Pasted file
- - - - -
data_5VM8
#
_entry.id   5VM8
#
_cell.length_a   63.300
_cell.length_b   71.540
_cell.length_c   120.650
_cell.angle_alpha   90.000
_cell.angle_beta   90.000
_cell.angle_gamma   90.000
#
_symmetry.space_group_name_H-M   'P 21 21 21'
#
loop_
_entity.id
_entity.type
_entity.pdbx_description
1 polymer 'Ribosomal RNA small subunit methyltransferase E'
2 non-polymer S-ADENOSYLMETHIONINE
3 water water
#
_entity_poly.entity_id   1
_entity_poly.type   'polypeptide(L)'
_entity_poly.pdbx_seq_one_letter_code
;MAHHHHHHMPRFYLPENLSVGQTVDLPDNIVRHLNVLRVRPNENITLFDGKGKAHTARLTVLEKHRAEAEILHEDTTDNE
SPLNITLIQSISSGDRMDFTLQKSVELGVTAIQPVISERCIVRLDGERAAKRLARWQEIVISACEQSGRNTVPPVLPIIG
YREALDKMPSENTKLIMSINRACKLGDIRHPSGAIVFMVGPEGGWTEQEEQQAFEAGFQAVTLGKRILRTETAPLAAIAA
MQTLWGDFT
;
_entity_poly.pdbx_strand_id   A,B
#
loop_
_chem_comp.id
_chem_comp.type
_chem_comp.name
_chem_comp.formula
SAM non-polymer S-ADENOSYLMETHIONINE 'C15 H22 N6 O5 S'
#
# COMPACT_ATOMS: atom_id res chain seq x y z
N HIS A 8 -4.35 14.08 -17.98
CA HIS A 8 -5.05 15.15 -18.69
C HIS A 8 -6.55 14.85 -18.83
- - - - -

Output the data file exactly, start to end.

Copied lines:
data_5VM8
#
_entry.id   5VM8
#
_cell.length_a   63.300
_cell.length_b   71.540
_cell.length_c   120.650
_cell.angle_alpha   90.000
_cell.angle_beta   90.000
_cell.angle_gamma   90.000
#
_symmetry.space_group_name_H-M   'P 21 21 21'
#
loop_
_entity.id
_entity.type
_entity.pdbx_description
1 polymer 'Ribosomal RNA small subunit methyltransferase E'
2 non-polymer S-ADENOSYLMETHIONINE
3 water water
#
_entity_poly.entity_id   1
_entity_poly.type   'polypeptide(L)'
_entity_poly.pdbx_seq_one_letter_code
;MAHHHHHHMPRFYLPENLSVGQTVDLPDNIVRHLNVLRVRPNENITLFDGKGKAHTARLTVLEKHRAEAEILHEDTTDNE
SPLNITLIQSISSGDRMDFTLQKSVELGVTAIQPVISERCIVRLDGERAAKRLARWQEIVISACEQSGRNTVPPVLPIIG
YREALDKMPSENTKLIMSINRACKLGDIRHPSGAIVFMVGPEGGWTEQEEQQAFEAGFQAVTLGKRILRTETAPLAAIAA
MQTLWGDFT
;
_entity_poly.pdbx_strand_id   A,B
#
loop_
_chem_comp.id
_chem_comp.type
_chem_comp.name
_chem_comp.formula
SAM non-polymer S-ADENOSYLMETHIONINE 'C15 H22 N6 O5 S'
#
# COMPACT_ATOMS: atom_id res chain seq x y z
N HIS A 8 -4.35 14.08 -17.98
CA HIS A 8 -5.05 15.15 -18.69
C HIS A 8 -6.55 14.85 -18.83